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Nouns and Noun Phrases


Languages have two components which serve complementary functions: ... I used to know a Julia Roberts. his new Shakespeare. occur with descriptor: multiword units! ... – PowerPoint PPT presentation

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Title: Nouns and Noun Phrases

Nouns and Noun Phrases
  • HS Sommersemester 2005
  • Prof. Dr. Wolf Paprotté

Nouns and Noun Phrases
  • Overview
  • Open and closed class items
  • criteria for defining noun
  • Semantic p.9
  • Syntactic German and English examples p. 13
  • Morphological, nominal inflection
  • NUMBER p 27
  • Spelling and pronounciation of inflected nouns
  • GENDER p. 32
  • CASE

Nouns and Noun Phrases
Languages have two components which serve
complementary functions component 1 the closed
class of lexical forms which serve a
structuring function (prepositions,
conjunctions, inflections, …) they give
structure to the content in discourse, and to
the conceptual inventory of language ?
their function giving structure
Nouns and Noun Phrases
component 2 the open class of lexical forms
they are numerous it is easy to create new
lexical entries they constitute the
conceptual content of discourse (stems of nouns,
verbs, adjectives, …) ? their function
determine the basic content of discourse
Nouns and Noun Phrases
  • The stewards served a hot meal to the
  • Will the steward serve hot meals to the
  • 5 open class elements which determine the
  • referential content of the depicted situation -
  • i.e. steward, serve, hot, meal, passenger
  • closed class elements
  • ed occurring before the time of
  • the entity known to the speaker and hearer
  • -s plurality of number

Nouns and Noun Phrases
  • closed class elements (cont)
  • a entity not known to the hearer
  • to indicates who received sth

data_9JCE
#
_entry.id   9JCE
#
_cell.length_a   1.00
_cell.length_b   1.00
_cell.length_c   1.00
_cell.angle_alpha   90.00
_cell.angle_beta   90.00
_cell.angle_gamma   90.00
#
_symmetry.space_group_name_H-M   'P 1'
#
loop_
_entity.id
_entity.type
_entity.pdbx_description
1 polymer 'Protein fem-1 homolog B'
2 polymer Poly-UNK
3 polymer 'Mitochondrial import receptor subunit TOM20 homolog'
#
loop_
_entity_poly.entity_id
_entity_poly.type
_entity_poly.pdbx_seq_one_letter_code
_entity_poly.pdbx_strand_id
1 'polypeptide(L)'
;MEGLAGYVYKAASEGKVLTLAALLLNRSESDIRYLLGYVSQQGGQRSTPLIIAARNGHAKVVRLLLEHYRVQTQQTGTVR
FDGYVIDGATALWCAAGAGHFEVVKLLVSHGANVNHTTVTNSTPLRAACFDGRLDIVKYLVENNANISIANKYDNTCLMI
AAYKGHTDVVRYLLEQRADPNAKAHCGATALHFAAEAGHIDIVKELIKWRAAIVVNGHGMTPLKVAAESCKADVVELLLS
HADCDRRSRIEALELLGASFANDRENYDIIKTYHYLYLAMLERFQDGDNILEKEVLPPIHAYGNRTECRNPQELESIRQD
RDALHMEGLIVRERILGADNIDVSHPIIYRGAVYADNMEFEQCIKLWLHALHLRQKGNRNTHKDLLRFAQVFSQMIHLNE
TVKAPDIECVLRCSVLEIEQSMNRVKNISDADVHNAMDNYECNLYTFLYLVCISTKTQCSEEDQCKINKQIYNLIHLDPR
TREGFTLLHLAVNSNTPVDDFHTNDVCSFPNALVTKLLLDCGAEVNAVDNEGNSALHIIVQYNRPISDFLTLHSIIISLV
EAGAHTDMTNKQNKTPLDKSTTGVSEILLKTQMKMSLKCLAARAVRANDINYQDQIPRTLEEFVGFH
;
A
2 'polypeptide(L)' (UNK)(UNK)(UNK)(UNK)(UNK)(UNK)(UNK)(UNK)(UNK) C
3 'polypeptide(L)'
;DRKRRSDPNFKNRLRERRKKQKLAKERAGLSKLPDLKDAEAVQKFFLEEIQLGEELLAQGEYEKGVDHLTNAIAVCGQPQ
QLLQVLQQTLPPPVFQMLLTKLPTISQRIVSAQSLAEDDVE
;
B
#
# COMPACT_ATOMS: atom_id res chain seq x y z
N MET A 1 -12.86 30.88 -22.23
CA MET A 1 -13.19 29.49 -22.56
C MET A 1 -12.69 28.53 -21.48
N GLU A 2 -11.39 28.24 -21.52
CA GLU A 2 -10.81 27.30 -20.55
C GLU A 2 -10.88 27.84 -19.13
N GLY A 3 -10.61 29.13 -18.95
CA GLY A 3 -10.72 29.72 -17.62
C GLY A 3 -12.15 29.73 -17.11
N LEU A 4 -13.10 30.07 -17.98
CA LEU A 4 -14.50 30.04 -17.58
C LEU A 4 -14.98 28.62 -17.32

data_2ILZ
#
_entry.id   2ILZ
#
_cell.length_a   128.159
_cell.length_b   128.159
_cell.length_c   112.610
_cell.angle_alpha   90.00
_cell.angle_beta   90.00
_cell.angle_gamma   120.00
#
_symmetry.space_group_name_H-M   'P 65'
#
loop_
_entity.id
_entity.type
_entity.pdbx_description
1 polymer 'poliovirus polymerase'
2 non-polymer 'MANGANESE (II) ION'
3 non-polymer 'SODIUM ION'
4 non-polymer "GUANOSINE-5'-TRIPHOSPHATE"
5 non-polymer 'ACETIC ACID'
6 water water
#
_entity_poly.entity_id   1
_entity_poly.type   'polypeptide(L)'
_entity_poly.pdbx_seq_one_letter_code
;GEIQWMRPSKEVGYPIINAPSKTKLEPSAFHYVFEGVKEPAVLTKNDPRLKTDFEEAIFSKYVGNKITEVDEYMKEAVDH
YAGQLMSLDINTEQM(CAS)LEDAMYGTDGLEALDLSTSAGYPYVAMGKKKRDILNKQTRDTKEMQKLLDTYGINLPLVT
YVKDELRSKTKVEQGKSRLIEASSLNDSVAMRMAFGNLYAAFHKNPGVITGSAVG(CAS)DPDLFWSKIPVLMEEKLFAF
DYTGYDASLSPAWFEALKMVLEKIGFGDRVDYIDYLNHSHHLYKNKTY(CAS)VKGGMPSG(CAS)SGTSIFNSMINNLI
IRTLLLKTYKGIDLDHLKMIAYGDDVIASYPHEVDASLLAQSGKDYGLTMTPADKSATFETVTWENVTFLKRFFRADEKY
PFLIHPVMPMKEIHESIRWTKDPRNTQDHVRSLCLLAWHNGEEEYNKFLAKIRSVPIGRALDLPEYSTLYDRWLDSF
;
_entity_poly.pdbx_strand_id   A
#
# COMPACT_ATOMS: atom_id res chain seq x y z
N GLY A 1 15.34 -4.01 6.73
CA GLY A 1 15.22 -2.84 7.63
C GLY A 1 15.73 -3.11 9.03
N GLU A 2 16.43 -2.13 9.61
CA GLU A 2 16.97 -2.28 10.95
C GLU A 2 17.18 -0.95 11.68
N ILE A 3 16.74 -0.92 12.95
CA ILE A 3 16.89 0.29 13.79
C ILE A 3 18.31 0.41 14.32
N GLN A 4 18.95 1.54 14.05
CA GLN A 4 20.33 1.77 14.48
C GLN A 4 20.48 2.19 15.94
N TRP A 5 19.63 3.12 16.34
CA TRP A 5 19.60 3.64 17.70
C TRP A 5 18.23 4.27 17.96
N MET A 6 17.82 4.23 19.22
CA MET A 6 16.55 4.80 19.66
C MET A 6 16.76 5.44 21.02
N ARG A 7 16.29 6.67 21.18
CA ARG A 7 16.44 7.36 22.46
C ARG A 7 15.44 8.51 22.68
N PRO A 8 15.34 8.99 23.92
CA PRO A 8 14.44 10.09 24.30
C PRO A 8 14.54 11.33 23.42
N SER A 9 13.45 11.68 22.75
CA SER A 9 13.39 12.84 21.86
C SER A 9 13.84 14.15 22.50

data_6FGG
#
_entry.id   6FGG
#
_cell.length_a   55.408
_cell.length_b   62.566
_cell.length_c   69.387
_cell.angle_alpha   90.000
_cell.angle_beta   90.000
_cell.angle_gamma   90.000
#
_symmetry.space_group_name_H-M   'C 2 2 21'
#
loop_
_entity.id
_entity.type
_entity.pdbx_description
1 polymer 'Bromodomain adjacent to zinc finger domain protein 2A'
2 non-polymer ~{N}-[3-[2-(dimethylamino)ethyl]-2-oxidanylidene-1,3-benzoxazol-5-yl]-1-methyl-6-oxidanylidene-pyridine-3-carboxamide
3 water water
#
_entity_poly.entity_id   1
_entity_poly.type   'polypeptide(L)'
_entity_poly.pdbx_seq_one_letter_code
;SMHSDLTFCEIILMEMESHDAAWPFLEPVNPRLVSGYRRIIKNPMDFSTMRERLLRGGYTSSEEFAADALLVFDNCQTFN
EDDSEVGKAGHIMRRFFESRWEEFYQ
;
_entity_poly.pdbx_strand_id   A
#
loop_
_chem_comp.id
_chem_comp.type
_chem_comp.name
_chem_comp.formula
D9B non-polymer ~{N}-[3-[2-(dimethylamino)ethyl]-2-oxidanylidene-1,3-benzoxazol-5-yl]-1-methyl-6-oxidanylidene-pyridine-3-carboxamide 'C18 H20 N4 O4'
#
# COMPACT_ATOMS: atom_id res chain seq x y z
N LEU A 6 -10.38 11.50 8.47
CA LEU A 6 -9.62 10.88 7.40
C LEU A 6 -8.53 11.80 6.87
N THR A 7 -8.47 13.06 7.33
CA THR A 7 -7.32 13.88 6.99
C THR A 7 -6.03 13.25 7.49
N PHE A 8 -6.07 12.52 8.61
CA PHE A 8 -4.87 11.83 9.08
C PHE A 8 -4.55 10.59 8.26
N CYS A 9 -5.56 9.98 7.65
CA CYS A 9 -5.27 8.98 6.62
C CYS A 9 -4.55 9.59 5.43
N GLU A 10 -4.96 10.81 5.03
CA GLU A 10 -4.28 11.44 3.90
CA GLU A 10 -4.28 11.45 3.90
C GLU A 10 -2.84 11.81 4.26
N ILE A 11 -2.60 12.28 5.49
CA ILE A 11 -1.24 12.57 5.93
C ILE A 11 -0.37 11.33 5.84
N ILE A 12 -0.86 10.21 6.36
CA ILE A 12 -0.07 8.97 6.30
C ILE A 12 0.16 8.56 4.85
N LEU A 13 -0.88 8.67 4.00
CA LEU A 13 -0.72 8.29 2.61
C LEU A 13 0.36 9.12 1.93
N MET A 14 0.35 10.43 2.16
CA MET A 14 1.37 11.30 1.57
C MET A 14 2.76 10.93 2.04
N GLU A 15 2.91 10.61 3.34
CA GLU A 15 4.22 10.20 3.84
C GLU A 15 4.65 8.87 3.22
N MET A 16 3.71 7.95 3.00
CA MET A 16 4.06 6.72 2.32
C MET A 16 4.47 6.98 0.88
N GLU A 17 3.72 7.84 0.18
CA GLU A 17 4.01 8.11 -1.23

• the object status indicates the recipient
  • if no new open class elements occur, the
    referential content of the depicted situation
    remains the same
  • new closed class elements cause
  • word order interrogative instead of
    declarative S
  • will epistemic modality / future tense
  • different assignments of number

HS Nouns and Noun Phrases
  • 1. Words are assigned to grammatical categories
    on the basis of their shared semantic, syntactic,
    morphological properties
  • semantic criteria
  • nouns denote entities (cat, dog, bank, hill)
  • verbs denote actions (read, study, listen,
  • adjectives denote properties (ill, rich,
    stupid, slow)
  • adverbs denote manner (painfully, slowly,
    badly) prepositions denote location (in, at,
    under, on)
  • Discuss the following words assassination, fast
    food, Münster, through abstract / concrete nouns

Nouns and Nounphrases
  • Open class forms are free to express any kind of
    meaning / any kind of conceptual content
  • Closed class forms are restricted in the kinds of
    concepts they communicate in many languages
  • inflection may indicate number(s) sg, pl, dual,
  • lexical items can indicate any number
  • word formation may indicate large quantity or